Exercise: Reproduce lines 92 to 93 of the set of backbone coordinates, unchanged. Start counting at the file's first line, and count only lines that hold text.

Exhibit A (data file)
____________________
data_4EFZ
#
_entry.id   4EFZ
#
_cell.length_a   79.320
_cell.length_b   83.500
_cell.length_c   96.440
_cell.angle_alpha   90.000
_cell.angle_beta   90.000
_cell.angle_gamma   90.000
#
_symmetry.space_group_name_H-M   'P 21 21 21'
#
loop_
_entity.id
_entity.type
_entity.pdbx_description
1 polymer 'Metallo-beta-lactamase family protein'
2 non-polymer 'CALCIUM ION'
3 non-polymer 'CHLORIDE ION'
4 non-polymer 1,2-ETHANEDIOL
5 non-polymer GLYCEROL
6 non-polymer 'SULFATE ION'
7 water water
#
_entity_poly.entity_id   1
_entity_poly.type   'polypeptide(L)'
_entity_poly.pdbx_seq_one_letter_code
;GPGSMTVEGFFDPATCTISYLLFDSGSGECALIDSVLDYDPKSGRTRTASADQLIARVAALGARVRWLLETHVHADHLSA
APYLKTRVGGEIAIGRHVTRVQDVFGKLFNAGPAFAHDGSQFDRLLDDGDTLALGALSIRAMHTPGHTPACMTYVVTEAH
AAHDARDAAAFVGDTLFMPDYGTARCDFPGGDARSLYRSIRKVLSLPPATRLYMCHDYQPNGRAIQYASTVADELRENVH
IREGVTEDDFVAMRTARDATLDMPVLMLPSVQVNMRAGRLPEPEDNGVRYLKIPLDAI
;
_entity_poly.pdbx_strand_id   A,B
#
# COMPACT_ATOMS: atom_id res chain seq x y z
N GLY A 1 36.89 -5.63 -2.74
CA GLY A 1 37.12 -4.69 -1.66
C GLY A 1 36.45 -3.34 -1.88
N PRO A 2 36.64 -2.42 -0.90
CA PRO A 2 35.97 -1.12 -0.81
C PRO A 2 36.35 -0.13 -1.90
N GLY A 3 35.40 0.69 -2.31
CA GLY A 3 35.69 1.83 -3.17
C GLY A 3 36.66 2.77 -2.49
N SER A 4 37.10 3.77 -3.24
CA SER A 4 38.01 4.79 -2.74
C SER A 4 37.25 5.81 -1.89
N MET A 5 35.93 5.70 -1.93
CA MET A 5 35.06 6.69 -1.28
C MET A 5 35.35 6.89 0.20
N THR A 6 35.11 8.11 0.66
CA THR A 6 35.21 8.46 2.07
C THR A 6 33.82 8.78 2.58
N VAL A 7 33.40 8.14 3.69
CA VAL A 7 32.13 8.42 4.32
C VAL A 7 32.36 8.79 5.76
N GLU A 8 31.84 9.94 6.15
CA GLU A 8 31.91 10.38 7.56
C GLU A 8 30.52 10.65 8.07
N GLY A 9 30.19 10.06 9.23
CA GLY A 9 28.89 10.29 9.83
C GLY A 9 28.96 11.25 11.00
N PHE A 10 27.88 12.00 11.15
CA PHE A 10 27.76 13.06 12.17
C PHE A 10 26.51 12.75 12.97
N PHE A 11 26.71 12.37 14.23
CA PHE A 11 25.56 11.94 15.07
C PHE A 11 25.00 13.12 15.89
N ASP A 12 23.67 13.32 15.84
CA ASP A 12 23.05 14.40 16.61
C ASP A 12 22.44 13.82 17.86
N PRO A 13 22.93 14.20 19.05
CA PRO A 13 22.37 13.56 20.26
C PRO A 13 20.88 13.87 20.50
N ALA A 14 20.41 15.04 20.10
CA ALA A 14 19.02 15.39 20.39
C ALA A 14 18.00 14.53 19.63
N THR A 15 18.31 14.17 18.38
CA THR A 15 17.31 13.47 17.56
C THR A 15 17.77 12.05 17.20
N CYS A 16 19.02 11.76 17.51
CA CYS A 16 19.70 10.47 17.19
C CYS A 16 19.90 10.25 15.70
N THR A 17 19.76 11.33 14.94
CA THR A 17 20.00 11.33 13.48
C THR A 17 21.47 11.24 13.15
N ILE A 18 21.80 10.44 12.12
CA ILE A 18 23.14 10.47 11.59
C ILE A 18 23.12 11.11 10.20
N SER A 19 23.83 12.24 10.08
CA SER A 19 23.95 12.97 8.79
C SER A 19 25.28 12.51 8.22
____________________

CA SER A 19 23.95 12.97 8.79
C SER A 19 25.28 12.51 8.22